No quick yuan move despite easing rifts -China economist

BEIJING, April 5 (BestGrowthStock) – The U.S. decision to delay a
ruling on whether China manipulates its currency showed easing
tensions over the yuan, but it is too early for China to change
its currency policy, a government economist said on Monday.

“I believe this is a positive signal. At least the U.S.
side has created some room for further consultations and
negotiations,” said Huo Jianguo, head of the Commerce
Ministry’s think-thank.

“But I don’t think there will be a yuan adjustment in the
near-term. We need to to see whether China’s export recovery
will be sustained and need to see whether companies can cope
with a stronger yuan,” he told Reuters.

The ministry’s repeated warnings that many firms would be
ruined and millions of jobs lost if the yuan strengthened stand
in contrast to the central bank’s signals that it would welcome
a more flexible currency and its dampening effect on inflation.

Analysts believe, however, the two institutions will
eventually reach a compromise, possibly as soon as mid-2010.

U.S. Treasury Secretary Timothy Geithner said on Saturday
he was delaying an April 15 report on whether China manipulates
its currency but pledged to press for a more flexible yuan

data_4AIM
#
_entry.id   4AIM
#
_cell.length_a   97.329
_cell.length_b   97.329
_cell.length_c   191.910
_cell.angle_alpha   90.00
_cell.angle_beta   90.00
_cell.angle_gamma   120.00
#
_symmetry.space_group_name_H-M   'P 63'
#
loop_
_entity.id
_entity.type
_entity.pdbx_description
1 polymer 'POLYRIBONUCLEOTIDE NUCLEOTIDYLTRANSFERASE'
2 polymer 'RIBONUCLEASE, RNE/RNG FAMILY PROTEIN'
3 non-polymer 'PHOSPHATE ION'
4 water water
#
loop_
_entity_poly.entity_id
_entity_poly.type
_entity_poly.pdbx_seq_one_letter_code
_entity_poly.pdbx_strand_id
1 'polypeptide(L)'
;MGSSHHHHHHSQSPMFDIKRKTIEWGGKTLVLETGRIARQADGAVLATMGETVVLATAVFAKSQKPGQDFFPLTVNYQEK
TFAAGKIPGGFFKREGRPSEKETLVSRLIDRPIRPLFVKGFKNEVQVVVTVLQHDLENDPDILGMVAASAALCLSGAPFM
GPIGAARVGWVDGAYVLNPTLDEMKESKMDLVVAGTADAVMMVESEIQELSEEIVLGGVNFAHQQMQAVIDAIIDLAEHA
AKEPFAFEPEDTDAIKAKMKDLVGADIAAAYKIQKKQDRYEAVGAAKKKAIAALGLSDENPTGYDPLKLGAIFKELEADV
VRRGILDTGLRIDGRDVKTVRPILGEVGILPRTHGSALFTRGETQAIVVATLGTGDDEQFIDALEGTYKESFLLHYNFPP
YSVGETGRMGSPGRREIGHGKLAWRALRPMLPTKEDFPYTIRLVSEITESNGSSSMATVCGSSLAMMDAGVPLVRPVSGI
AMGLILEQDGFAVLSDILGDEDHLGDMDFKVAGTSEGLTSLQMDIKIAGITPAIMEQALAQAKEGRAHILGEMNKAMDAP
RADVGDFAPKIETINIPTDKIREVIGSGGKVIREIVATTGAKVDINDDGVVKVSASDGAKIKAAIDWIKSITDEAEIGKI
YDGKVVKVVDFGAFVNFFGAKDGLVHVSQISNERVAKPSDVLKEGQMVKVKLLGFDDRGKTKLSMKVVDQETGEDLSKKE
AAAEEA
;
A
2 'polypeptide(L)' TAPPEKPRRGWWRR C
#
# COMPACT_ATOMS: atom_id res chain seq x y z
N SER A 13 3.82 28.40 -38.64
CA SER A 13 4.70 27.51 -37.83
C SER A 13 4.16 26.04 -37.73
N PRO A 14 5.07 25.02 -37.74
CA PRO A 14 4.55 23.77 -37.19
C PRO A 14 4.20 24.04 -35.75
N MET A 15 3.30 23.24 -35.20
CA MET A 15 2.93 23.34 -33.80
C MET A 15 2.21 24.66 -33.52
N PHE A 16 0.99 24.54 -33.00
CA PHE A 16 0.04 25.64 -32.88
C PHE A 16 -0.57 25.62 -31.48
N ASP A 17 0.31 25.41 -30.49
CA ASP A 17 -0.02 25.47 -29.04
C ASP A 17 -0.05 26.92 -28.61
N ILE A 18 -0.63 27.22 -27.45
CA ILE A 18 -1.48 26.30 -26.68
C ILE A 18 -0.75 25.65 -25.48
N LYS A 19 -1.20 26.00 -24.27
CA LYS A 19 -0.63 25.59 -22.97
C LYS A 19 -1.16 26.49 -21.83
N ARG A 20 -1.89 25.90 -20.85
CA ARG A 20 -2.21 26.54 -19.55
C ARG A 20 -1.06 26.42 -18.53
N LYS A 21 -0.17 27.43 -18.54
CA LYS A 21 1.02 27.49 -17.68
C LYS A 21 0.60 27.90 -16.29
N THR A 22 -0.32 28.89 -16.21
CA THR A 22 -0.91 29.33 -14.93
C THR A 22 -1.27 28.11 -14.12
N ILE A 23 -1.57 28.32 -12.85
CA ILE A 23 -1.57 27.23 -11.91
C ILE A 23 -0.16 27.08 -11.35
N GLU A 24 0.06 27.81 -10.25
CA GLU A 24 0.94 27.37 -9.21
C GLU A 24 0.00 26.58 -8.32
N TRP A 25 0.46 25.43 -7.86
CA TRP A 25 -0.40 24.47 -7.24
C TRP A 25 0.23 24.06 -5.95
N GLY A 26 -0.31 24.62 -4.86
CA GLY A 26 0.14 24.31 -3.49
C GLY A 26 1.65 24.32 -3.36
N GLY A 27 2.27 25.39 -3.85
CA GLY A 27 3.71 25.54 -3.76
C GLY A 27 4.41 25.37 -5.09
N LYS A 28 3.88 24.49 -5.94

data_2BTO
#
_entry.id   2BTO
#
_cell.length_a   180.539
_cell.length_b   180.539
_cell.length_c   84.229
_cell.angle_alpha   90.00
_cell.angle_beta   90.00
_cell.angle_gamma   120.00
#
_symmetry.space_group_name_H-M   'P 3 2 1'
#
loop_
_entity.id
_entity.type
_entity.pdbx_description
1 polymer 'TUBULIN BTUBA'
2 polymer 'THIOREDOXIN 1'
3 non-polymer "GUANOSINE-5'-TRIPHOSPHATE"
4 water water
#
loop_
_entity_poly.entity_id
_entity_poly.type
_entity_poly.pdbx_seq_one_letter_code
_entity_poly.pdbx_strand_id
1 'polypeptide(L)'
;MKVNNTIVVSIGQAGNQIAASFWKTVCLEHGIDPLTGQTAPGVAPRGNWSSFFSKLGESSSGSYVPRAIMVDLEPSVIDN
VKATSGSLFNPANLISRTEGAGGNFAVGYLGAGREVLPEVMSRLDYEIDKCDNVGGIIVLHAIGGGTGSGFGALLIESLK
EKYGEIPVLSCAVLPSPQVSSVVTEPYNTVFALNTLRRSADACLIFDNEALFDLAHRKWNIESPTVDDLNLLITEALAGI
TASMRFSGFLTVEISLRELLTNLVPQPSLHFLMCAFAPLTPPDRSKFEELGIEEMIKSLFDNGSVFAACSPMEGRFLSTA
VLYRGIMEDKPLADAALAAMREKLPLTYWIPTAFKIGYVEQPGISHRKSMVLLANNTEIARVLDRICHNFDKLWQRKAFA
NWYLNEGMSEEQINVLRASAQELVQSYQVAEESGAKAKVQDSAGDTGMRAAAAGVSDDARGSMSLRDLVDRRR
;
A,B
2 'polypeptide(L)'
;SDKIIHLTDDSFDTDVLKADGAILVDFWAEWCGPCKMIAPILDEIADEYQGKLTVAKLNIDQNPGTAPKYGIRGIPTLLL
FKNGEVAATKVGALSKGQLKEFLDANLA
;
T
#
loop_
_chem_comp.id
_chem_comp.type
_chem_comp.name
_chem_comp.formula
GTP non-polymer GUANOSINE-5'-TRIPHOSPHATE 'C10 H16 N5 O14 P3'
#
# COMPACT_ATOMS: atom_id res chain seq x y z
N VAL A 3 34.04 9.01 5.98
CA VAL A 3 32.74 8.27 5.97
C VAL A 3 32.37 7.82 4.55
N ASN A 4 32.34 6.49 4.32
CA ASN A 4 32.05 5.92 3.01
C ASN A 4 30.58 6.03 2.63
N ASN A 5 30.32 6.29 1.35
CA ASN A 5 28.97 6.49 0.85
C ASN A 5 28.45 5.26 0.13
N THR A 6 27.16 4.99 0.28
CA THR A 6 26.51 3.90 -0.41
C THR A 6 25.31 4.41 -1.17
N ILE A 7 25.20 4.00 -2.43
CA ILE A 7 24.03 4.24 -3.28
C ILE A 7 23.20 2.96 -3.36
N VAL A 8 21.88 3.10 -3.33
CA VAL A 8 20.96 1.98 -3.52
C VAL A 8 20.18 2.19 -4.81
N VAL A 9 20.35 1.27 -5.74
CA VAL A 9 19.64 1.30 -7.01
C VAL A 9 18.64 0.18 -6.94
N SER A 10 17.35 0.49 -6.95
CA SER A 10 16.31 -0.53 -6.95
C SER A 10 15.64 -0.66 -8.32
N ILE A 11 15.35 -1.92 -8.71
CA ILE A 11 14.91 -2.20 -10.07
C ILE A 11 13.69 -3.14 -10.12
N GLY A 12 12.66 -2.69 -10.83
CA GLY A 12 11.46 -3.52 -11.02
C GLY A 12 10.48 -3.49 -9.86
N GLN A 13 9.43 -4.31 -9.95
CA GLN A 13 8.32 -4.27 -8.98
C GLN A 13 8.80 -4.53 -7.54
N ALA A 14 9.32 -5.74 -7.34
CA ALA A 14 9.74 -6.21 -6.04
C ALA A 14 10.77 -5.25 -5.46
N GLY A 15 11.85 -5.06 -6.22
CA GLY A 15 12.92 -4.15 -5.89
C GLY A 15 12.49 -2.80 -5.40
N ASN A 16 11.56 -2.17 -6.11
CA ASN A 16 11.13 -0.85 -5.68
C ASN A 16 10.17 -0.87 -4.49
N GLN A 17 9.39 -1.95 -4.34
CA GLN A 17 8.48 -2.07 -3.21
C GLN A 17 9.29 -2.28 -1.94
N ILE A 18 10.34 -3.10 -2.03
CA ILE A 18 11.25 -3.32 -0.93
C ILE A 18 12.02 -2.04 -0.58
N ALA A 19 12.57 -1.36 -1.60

The decision follows Thursday’s announcement that Chinese
President Hu Jintao will attend a nuclear security summit
meeting in Washington April 12-13 and seems to be a move to
keep tensions over currency in check. [ID:nTOE63100K]

Huo said many Chinese exporters oppose a stronger currency
out of fear that their thin profit margins could be wiped out.

Any yuan policy change would ultimately depend on China’s
own economic interests, although the impact on other countries
would also be taken into account, he said.

China’s exports jumped 45.7 percent in February from a year
earlier but the growth may have been exaggerated by the low
base, while imports were growing at a faster clip due to robust
domestic, slashing the trade surplus, he said.

Huo echoed recent official forecasts that that China could
post a small trade deficit in March, the first since 2004.

“This may help ease upward pressure on the yuan. We need to
watch whether the trade deficit is short-lived or it’s a
turning point,” Huo said.
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(Reporting by Kevin Yao; Editing by Tomasz Janowski)

No quick yuan move despite easing rifts -China economist